Jason Byassee has written a fascinating profile of N. T. Wright for the most recent issue of Christianity Today. In it he argues that Wright has surpassed Rudolf Bultmann as the most influential biblical scholar of a generation. The article is gushing in many ways and highlights the many achievements of Wright over his long career—a career that has buttressed the historical claims of Christianity more than any scholar in recent history. Nevertheless, Byassee says that Wright’s work also offers a massive revision to traditional Protestant faith,
Wright’s goal in his teaching and writing is to massively revise the way Christianity has been articulated for generations. Christian faith, for Wright, is not about going to heaven when you die. It is not about the triumph of grace over the law of the Old Testament. He says its key doctrine is not justification by grace alone, the cornerstone for the Protestant Reformers. The church has misread Paul so severely, it seems, that no one fully understood the gospel from the time of the apostle to the time a certain British scholar started reading Paul in Greek in graduate school (p. 38).
Byassee says that Wright offers a “newer tradition” in which the New Perspective on Paul offers a “corrective to the ruling Protestant one” (p. 43).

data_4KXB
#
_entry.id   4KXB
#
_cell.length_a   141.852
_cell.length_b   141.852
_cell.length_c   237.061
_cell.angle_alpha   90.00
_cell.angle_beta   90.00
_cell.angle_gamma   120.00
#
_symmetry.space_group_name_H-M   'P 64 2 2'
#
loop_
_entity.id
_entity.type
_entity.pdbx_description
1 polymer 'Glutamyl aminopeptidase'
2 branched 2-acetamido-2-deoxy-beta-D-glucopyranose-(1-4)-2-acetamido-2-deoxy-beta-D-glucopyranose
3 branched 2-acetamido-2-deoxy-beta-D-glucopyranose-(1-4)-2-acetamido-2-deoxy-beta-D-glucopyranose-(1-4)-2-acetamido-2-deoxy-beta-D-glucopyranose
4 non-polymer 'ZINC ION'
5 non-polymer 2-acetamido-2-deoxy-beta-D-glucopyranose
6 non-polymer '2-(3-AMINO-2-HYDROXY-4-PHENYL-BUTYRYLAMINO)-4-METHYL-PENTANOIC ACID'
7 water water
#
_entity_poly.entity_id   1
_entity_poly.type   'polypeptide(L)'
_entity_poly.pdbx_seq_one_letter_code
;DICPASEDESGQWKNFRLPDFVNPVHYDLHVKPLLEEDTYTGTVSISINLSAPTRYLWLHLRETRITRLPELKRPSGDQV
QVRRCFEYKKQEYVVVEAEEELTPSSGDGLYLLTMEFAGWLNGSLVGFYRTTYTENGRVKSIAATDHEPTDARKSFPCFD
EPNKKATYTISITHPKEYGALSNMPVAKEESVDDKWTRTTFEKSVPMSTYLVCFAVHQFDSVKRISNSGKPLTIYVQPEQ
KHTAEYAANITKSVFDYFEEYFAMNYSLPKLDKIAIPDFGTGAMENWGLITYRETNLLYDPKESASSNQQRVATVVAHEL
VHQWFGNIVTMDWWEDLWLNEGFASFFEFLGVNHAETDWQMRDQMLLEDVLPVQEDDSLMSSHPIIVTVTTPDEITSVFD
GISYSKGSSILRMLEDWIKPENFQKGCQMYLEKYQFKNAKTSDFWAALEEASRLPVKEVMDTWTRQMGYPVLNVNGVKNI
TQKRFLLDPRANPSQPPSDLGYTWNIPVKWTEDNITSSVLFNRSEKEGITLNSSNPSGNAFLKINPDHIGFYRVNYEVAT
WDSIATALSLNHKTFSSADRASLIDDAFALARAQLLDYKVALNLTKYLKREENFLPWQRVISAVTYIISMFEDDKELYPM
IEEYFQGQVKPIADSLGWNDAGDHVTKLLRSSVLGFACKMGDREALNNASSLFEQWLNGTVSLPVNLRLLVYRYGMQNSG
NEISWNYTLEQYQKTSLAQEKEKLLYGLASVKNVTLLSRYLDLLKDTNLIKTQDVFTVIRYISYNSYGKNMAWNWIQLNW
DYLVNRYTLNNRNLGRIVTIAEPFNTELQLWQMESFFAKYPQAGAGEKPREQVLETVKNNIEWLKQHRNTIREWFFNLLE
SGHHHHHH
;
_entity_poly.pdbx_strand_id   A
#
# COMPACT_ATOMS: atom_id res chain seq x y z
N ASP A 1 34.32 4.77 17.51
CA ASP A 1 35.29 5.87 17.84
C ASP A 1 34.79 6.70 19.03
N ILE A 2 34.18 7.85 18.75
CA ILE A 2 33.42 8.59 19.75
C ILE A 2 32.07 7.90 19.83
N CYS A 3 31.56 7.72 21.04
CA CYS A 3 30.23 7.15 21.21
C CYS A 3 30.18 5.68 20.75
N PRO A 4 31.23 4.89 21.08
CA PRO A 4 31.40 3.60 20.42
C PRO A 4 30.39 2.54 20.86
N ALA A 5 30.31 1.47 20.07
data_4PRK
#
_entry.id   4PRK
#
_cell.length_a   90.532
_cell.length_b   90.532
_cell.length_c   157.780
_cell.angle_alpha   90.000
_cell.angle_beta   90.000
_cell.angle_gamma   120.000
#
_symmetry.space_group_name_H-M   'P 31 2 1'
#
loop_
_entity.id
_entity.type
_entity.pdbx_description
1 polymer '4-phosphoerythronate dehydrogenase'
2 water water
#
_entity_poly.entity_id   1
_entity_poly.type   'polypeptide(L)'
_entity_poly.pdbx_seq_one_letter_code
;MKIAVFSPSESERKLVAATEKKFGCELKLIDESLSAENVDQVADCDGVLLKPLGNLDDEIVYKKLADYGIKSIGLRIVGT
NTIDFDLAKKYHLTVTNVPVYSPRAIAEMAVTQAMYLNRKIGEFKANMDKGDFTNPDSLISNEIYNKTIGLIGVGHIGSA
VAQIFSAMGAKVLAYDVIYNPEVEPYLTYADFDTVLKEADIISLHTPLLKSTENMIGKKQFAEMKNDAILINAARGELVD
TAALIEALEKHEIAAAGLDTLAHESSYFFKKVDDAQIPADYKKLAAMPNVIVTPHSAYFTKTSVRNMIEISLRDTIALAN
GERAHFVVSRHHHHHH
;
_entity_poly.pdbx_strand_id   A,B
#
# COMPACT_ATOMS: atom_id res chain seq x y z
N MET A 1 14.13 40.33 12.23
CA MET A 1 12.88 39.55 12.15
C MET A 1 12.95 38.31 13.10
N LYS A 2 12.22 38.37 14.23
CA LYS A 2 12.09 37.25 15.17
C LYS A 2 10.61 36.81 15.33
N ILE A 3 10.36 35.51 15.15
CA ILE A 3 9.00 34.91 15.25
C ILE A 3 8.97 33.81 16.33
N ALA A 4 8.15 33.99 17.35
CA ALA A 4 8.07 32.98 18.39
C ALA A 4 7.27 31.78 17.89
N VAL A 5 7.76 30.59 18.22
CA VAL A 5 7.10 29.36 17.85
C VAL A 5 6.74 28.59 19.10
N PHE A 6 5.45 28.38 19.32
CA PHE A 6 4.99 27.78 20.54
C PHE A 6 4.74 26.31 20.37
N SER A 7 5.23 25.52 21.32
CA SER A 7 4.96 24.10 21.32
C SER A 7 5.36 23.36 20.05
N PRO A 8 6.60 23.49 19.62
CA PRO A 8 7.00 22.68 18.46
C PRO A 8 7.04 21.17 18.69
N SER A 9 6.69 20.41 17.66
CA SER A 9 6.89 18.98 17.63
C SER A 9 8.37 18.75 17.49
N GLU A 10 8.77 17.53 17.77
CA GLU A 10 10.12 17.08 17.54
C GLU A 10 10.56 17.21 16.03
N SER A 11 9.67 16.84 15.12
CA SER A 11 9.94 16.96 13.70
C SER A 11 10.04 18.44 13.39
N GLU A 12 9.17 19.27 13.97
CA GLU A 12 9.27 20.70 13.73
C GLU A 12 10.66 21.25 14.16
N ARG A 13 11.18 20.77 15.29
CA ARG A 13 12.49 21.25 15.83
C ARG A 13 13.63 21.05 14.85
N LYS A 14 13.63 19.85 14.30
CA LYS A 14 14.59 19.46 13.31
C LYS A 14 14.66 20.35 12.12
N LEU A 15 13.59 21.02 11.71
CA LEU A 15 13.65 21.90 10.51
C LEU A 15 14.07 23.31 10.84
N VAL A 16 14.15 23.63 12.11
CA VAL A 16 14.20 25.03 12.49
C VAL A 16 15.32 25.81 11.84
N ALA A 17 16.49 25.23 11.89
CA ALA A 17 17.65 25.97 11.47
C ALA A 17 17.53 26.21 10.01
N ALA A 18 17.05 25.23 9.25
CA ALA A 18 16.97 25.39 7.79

If we deem Wright correct, we as Western Christians will indeed have to redo much of our accepted thinking on atonement, justification, salvation, and church. Wright’s opponents ask, wisely: Did the Holy Spirit really let the Western church run entirely amok from the day Paul died until the day Wright took up his pen? (p. 42)
In a personal reflection, Byassee works out the implications of Wright’s work,
It is important to stop and note how dramatically Wright has reworked things here. It means, in part, that the evangelist at summer camp who asked me, “If you died tonight, why should God let you into heaven?” was wrong when he provided the answer, “For no reason other than that Jesus died in my place” (p. 42).
There’s nothing new in Byassee’s report. This is vintage Wright. Nevertheless, it is interesting to see how this profile describes the depth of Wright’s contributions and revisions.
For now, the article is behind a subscriber wall on CT’s website. Eventually, they will set it free. When they do, you can read it here.